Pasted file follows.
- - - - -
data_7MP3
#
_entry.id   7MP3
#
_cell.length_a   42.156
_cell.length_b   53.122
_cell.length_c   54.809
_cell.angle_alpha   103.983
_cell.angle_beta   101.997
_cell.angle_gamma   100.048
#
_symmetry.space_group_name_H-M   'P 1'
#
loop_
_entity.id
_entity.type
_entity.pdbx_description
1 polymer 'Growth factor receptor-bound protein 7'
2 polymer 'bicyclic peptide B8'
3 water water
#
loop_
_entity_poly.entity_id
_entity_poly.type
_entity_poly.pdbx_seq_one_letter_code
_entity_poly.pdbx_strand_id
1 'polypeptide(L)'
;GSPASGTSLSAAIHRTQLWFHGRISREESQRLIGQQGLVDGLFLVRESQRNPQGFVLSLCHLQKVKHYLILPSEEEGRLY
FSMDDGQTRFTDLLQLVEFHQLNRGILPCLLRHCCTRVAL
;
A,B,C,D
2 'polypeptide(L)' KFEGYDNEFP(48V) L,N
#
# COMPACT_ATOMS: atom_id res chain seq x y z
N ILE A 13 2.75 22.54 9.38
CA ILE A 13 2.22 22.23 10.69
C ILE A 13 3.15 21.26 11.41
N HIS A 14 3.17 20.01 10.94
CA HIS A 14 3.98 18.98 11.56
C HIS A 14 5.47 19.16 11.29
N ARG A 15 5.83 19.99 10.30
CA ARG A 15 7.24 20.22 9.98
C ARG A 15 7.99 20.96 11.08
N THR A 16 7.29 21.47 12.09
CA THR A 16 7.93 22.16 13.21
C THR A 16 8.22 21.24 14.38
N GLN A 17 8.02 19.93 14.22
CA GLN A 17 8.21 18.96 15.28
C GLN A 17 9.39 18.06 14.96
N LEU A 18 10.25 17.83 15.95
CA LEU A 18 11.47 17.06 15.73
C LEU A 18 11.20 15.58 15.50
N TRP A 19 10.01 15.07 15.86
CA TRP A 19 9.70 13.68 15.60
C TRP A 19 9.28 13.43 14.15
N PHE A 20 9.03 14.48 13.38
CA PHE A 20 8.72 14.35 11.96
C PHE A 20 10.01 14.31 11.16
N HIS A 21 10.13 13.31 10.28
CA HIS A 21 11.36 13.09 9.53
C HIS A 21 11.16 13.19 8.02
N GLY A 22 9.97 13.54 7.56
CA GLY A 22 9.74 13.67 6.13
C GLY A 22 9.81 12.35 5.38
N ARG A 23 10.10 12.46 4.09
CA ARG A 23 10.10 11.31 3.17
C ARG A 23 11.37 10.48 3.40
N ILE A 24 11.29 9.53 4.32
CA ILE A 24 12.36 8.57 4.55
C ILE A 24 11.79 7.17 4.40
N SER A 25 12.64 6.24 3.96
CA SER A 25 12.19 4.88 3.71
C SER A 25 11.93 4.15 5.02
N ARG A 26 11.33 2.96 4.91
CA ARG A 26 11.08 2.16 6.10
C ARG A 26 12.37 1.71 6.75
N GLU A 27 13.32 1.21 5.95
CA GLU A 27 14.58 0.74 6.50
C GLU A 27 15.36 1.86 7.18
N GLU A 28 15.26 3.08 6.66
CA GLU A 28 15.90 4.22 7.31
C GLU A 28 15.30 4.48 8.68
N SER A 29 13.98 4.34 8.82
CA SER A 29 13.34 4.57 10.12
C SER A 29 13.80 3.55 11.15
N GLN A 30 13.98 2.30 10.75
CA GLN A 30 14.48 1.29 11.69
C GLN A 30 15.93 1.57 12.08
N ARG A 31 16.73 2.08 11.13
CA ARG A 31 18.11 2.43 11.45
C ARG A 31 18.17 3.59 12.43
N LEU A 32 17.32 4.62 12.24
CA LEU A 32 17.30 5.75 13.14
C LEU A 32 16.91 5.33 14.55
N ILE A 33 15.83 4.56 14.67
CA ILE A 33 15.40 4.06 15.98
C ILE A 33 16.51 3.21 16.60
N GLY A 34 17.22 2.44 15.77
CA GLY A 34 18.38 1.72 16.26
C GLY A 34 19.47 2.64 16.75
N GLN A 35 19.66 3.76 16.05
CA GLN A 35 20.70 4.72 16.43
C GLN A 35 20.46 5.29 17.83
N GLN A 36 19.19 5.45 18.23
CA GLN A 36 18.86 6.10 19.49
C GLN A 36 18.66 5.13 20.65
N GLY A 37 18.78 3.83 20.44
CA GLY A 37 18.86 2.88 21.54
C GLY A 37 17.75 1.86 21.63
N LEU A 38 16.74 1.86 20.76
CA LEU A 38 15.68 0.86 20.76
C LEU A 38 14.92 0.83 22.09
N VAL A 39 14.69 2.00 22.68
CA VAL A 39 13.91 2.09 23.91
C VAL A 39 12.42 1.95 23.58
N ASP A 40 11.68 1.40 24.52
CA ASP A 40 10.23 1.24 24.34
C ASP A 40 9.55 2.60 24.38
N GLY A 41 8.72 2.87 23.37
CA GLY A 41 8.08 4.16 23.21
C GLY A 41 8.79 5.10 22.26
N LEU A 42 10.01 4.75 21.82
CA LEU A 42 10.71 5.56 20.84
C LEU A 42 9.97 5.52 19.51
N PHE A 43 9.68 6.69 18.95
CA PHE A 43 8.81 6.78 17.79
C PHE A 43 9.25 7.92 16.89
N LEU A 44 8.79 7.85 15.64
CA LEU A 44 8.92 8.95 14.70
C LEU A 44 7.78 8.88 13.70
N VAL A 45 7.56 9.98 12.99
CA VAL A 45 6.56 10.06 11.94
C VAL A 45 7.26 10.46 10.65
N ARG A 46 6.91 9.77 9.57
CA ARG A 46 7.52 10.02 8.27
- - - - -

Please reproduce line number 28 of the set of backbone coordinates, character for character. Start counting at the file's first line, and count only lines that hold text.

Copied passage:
;GSPASGTSLSAAIHRTQLWFHGRISREESQRLIGQQGLVDGLFLVRESQRNPQGFVLSLCHLQKVKHYLILPSEEEGRLY